More Augustine Links

…over at Clark’s place.

[Update a couple minutes later]

And a lot more at NASA Watch.

[Update a few minutes later]

One of Clark’s links is particularly interesting. Now that the report is out, Jeff Greason is unleashed: “It’s time to base US space policy on the truth.”

I’ve had some similar conversations with Jeff throughout the summer, but kept them off the record at his request. I suspect we’ll be hearing a lot more from him now, though.

ISPC Reporting

I couldn’t make it to the International Symposium for Personal and Commercial Spaceflight this year (for the second year in a row), but Alan Boyle did, and he has a report on yesterday’s talks, including two disparate views from Augustine panel members Lester Lyles and Jeff Greason. Regular readers will know that I’m with the latter. The panel results will be revealed in less than three hours, in a press conference to be broadcast on NASA TV. I’m encouraged that the airmail analogy has become a prevailing NASA meme. But unsurprisingly, Senator Shelby has already launched a monumentally ignorant pre-emptive strike against it.

Something that I’ve noticed in the debate is that, while opponents make cogent arguments against Constellation, and shoot down the arguments of proponents, the latter simply ignore the opponents arguments, and simply continue to repeat the same nonsense. For example, I never hear anyone defending Constellation address the operational affordability issue that Jeff and Sally Ride made last summer, in which they stated that the program would have to be cancelled for lack of budget even it if was delivered, developed, for free. And the press, even most of the space press, seems too clueless to parse or sort the arguments, instead turning it into a Battle of the Astronaut Stars (as though astronauts are experts in launch economics).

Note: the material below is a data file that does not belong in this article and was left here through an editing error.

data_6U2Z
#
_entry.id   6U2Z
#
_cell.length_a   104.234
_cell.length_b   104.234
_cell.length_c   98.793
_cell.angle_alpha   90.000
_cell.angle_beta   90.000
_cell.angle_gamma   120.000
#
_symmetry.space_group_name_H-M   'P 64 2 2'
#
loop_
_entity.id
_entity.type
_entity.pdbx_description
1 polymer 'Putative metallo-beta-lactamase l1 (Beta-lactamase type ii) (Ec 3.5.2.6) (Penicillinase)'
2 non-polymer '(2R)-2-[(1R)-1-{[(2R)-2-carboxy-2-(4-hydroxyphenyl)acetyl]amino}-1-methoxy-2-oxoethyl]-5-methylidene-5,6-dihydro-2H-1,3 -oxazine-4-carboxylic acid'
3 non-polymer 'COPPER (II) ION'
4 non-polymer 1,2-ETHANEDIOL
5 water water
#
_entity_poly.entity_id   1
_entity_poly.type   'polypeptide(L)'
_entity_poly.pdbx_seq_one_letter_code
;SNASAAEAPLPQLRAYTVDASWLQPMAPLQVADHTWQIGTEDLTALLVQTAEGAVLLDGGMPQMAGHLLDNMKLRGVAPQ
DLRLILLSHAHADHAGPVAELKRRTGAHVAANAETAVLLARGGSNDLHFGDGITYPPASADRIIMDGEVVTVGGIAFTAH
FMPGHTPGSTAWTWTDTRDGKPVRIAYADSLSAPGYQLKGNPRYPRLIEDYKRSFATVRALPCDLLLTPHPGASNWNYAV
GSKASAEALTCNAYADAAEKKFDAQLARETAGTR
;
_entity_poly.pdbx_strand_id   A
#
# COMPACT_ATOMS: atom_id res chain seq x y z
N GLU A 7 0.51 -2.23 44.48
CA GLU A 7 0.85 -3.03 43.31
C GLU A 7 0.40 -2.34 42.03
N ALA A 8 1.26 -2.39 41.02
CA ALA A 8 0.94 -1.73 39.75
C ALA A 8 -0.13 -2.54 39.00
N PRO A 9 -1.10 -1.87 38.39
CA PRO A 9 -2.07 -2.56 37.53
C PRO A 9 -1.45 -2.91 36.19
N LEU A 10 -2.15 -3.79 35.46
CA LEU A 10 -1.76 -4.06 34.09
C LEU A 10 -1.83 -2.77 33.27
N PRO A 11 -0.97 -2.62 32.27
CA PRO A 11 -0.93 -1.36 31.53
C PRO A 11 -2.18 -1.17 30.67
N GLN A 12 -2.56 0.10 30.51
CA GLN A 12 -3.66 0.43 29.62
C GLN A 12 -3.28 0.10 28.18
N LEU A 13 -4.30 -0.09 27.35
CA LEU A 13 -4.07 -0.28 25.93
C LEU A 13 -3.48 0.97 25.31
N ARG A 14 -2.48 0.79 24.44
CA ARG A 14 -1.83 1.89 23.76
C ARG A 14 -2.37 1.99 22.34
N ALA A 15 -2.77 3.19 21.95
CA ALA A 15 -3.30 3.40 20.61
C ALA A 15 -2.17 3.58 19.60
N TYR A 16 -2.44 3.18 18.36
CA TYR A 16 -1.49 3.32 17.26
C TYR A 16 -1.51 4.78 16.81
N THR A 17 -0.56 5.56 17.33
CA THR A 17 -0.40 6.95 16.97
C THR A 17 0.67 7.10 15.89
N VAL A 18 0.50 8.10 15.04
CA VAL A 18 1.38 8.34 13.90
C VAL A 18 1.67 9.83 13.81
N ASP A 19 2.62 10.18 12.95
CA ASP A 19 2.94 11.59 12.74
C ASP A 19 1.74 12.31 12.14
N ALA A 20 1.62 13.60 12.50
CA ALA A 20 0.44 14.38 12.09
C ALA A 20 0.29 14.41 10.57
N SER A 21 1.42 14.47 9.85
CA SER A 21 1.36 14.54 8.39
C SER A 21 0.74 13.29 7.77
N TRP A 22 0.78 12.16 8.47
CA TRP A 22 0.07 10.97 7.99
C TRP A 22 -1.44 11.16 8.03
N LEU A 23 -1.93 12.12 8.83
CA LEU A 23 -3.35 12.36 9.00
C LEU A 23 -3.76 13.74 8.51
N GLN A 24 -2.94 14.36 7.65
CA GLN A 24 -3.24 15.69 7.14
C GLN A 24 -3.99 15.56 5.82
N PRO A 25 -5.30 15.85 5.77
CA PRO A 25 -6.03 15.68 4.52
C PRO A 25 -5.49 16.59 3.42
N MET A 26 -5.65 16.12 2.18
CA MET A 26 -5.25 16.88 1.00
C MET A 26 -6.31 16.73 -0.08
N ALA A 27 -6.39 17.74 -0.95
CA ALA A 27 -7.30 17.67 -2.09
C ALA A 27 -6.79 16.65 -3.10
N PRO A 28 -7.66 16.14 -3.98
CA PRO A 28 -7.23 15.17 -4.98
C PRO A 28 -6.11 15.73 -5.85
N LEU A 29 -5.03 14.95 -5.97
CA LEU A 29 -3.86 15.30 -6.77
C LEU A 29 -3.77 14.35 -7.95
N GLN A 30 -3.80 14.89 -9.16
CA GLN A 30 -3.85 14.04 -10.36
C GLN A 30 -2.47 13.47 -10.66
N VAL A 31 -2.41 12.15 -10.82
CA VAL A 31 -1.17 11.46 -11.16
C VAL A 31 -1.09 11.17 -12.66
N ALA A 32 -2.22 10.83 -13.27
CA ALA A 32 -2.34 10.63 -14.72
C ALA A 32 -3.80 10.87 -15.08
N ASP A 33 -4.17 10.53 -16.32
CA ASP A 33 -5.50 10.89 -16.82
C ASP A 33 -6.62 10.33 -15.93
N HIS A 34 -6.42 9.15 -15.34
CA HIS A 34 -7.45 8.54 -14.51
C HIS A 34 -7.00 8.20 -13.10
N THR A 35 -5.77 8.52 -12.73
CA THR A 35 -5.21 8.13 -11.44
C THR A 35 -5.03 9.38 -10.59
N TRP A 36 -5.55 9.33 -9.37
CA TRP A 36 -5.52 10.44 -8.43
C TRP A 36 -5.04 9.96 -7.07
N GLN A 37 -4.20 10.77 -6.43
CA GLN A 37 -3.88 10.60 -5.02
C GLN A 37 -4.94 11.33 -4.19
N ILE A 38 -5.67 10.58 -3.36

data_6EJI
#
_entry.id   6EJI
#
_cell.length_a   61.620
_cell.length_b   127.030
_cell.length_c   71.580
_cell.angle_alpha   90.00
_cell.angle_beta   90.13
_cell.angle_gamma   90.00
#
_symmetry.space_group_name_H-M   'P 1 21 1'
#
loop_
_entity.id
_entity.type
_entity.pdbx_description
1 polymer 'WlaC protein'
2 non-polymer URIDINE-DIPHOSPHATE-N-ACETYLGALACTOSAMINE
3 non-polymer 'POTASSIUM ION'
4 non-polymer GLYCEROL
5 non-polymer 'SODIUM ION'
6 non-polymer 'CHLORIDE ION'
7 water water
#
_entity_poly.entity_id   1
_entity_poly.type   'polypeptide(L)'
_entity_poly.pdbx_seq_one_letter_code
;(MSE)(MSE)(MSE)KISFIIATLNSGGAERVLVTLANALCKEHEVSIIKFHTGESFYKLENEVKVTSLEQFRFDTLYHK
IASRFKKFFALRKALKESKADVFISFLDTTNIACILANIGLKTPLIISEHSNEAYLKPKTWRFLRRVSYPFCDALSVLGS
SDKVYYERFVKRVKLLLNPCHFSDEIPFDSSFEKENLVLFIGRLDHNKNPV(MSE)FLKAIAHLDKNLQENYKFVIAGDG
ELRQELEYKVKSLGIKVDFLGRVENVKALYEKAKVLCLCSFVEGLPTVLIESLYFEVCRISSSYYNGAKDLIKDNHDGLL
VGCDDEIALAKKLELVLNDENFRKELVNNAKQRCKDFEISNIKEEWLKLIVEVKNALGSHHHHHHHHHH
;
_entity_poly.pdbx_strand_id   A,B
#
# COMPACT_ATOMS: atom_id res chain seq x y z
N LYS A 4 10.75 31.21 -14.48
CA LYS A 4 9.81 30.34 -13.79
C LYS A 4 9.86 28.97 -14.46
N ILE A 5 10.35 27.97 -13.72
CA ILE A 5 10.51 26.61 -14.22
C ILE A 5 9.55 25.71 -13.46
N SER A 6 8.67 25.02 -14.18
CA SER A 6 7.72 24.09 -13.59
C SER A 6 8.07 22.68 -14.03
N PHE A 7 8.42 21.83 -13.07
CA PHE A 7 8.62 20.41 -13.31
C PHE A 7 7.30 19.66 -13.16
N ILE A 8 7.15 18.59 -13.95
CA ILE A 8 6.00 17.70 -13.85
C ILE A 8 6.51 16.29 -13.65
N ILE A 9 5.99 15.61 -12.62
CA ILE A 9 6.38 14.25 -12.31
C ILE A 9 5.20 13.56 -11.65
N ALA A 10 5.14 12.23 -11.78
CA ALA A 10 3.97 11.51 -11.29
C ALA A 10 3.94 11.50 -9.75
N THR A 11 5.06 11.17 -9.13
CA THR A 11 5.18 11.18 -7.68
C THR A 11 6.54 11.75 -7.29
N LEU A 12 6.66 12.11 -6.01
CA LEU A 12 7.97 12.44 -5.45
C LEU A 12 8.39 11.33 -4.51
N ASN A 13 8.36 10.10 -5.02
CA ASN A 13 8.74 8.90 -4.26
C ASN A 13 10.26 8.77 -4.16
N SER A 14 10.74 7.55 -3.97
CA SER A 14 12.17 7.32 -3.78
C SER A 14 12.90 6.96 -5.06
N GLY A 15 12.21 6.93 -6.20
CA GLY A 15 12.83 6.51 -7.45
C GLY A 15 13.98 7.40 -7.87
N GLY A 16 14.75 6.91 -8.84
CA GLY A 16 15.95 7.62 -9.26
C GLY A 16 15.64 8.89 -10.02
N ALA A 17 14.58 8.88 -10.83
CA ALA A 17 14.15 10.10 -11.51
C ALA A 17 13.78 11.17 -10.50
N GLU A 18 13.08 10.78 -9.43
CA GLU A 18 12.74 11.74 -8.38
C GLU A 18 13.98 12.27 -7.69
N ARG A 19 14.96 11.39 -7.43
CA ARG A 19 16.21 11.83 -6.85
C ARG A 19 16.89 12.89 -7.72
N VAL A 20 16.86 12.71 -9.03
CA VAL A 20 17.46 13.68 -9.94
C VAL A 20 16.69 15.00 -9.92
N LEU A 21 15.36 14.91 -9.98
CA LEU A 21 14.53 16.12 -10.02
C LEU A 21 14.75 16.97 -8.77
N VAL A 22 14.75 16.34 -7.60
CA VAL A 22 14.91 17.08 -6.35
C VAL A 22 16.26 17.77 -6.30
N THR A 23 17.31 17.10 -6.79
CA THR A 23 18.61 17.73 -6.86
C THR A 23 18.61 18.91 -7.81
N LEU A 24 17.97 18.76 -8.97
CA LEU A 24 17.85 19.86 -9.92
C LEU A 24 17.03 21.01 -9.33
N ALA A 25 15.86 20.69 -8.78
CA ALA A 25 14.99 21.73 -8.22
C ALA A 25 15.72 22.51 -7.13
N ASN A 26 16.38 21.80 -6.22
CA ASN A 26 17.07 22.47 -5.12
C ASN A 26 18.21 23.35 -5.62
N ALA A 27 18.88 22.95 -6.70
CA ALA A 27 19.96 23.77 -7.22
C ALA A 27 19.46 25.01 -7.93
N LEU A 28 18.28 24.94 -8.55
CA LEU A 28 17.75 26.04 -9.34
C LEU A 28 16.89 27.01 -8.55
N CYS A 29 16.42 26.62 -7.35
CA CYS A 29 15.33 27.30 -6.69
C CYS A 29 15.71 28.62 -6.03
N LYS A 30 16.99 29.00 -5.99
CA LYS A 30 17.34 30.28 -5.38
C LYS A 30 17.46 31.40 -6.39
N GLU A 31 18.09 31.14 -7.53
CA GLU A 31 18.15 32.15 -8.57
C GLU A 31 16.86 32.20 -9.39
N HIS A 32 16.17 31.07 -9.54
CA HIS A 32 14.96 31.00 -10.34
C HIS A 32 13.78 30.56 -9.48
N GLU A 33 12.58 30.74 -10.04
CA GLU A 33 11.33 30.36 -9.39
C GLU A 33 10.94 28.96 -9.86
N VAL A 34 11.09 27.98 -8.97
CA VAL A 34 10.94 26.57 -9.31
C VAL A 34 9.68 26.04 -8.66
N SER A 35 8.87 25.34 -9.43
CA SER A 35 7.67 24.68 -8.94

[Update a few minutes later]

Jeff apparently also demolished the nonsense (and Shelby’s primary “argument”) that Ares is safer than other approaches. I would also add the (politically incorrect) point that in fact safety should not be the highest priority. Anyone who says that it is is unserious about opening up space. In one sense, the Ares proponents are right about it being the safest vehicle. If a system is so expensive you can afford to fly it rarely, or not at all, you’re unlikely to lose many people on it.

The Potemkin Rocket

Well, OK, Potemkin missile. I had a brief email exchange with Patrick Peterson over at Florida Today a couple weeks ago, and he apparently used it in this article on next week’s planned Ares-1X test. I should sit down and put together a list of things that half a billion dollars could have gone to that would have advanced us in space much farther than this flight.

I’m guessing that this article isn’t going to result in a flurry of consulting requests for me from Marshall and its contractors…

[Update a few minutes later]

As is often the case with newspaper comments sections, the comments are pretty uniformly idiotic. Except the one that agrees with me, of course. ;-)

Biting Commentary about Infinity…and Beyond!